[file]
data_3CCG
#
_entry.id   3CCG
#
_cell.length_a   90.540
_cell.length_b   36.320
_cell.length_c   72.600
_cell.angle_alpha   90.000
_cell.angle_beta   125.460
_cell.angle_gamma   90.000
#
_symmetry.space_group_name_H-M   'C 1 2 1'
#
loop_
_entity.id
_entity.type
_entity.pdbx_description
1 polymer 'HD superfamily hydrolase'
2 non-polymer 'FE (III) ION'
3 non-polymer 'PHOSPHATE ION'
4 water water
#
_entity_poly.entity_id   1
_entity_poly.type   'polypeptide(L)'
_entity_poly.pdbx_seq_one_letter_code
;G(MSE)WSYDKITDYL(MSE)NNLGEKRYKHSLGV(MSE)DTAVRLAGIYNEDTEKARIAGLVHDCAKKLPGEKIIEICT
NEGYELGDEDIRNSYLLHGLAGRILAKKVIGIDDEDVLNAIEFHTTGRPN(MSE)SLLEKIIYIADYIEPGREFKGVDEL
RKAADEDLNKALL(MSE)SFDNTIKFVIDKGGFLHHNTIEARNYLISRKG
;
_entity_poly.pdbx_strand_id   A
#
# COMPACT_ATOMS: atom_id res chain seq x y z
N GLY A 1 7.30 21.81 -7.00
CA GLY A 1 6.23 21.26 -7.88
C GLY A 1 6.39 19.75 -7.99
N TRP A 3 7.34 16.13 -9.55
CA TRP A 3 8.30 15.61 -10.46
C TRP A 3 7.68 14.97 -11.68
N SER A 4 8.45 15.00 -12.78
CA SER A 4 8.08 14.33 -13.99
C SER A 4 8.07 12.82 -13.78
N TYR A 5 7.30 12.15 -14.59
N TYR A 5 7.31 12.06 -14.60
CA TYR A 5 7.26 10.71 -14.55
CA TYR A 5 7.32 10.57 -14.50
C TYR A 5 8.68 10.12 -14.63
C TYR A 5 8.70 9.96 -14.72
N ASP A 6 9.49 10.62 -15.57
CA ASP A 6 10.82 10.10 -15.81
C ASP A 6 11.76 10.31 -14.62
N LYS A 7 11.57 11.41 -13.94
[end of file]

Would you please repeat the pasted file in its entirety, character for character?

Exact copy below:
data_3CCG
#
_entry.id   3CCG
#
_cell.length_a   90.540
_cell.length_b   36.320
_cell.length_c   72.600
_cell.angle_alpha   90.000
_cell.angle_beta   125.460
_cell.angle_gamma   90.000
#
_symmetry.space_group_name_H-M   'C 1 2 1'
#
loop_
_entity.id
_entity.type
_entity.pdbx_description
1 polymer 'HD superfamily hydrolase'
2 non-polymer 'FE (III) ION'
3 non-polymer 'PHOSPHATE ION'
4 water water
#
_entity_poly.entity_id   1
_entity_poly.type   'polypeptide(L)'
_entity_poly.pdbx_seq_one_letter_code
;G(MSE)WSYDKITDYL(MSE)NNLGEKRYKHSLGV(MSE)DTAVRLAGIYNEDTEKARIAGLVHDCAKKLPGEKIIEICT
NEGYELGDEDIRNSYLLHGLAGRILAKKVIGIDDEDVLNAIEFHTTGRPN(MSE)SLLEKIIYIADYIEPGREFKGVDEL
RKAADEDLNKALL(MSE)SFDNTIKFVIDKGGFLHHNTIEARNYLISRKG
;
_entity_poly.pdbx_strand_id   A
#
# COMPACT_ATOMS: atom_id res chain seq x y z
N GLY A 1 7.30 21.81 -7.00
CA GLY A 1 6.23 21.26 -7.88
C GLY A 1 6.39 19.75 -7.99
N TRP A 3 7.34 16.13 -9.55
CA TRP A 3 8.30 15.61 -10.46
C TRP A 3 7.68 14.97 -11.68
N SER A 4 8.45 15.00 -12.78
CA SER A 4 8.08 14.33 -13.99
C SER A 4 8.07 12.82 -13.78
N TYR A 5 7.30 12.15 -14.59
N TYR A 5 7.31 12.06 -14.60
CA TYR A 5 7.26 10.71 -14.55
CA TYR A 5 7.32 10.57 -14.50
C TYR A 5 8.68 10.12 -14.63
C TYR A 5 8.70 9.96 -14.72
N ASP A 6 9.49 10.62 -15.57
CA ASP A 6 10.82 10.10 -15.81
C ASP A 6 11.76 10.31 -14.62
N LYS A 7 11.57 11.41 -13.94